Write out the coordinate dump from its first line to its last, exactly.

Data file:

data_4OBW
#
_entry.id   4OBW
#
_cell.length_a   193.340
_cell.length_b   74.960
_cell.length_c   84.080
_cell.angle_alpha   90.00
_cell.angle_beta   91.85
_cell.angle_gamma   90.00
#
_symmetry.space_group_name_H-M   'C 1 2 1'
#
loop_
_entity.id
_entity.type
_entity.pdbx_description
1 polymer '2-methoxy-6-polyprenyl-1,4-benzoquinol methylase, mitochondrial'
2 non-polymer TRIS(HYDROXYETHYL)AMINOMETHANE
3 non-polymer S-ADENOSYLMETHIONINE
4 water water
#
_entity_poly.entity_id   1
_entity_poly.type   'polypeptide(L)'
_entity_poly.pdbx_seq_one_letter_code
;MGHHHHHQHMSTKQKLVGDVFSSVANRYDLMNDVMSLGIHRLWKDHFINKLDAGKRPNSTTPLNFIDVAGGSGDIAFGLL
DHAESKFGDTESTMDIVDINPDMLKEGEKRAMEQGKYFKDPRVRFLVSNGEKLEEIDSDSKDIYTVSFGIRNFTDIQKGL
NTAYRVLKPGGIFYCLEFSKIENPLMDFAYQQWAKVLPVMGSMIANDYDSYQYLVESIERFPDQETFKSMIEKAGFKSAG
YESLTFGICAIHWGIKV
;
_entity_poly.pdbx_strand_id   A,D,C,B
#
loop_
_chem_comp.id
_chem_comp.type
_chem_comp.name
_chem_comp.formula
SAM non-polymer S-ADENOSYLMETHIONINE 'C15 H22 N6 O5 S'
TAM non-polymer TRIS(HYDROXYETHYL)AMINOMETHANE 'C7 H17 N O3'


data_4OBW
#
_entry.id   4OBW
#
_cell.length_a   193.340
_cell.length_b   74.960
_cell.length_c   84.080
_cell.angle_alpha   90.00
_cell.angle_beta   91.85
_cell.angle_gamma   90.00
#
_symmetry.space_group_name_H-M   'C 1 2 1'
#
loop_
_entity.id
_entity.type
_entity.pdbx_description
1 polymer '2-methoxy-6-polyprenyl-1,4-benzoquinol methylase, mitochondrial'
2 non-polymer TRIS(HYDROXYETHYL)AMINOMETHANE
3 non-polymer S-ADENOSYLMETHIONINE
4 water water
#
_entity_poly.entity_id   1
_entity_poly.type   'polypeptide(L)'
_entity_poly.pdbx_seq_one_letter_code
;MGHHHHHQHMSTKQKLVGDVFSSVANRYDLMNDVMSLGIHRLWKDHFINKLDAGKRPNSTTPLNFIDVAGGSGDIAFGLL
DHAESKFGDTESTMDIVDINPDMLKEGEKRAMEQGKYFKDPRVRFLVSNGEKLEEIDSDSKDIYTVSFGIRNFTDIQKGL
NTAYRVLKPGGIFYCLEFSKIENPLMDFAYQQWAKVLPVMGSMIANDYDSYQYLVESIERFPDQETFKSMIEKAGFKSAG
YESLTFGICAIHWGIKV
;
_entity_poly.pdbx_strand_id   A,D,C,B
#
loop_
_chem_comp.id
_chem_comp.type
_chem_comp.name
_chem_comp.formula
SAM non-polymer S-ADENOSYLMETHIONINE 'C15 H22 N6 O5 S'
TAM non-polymer TRIS(HYDROXYETHYL)AMINOMETHANE 'C7 H17 N O3'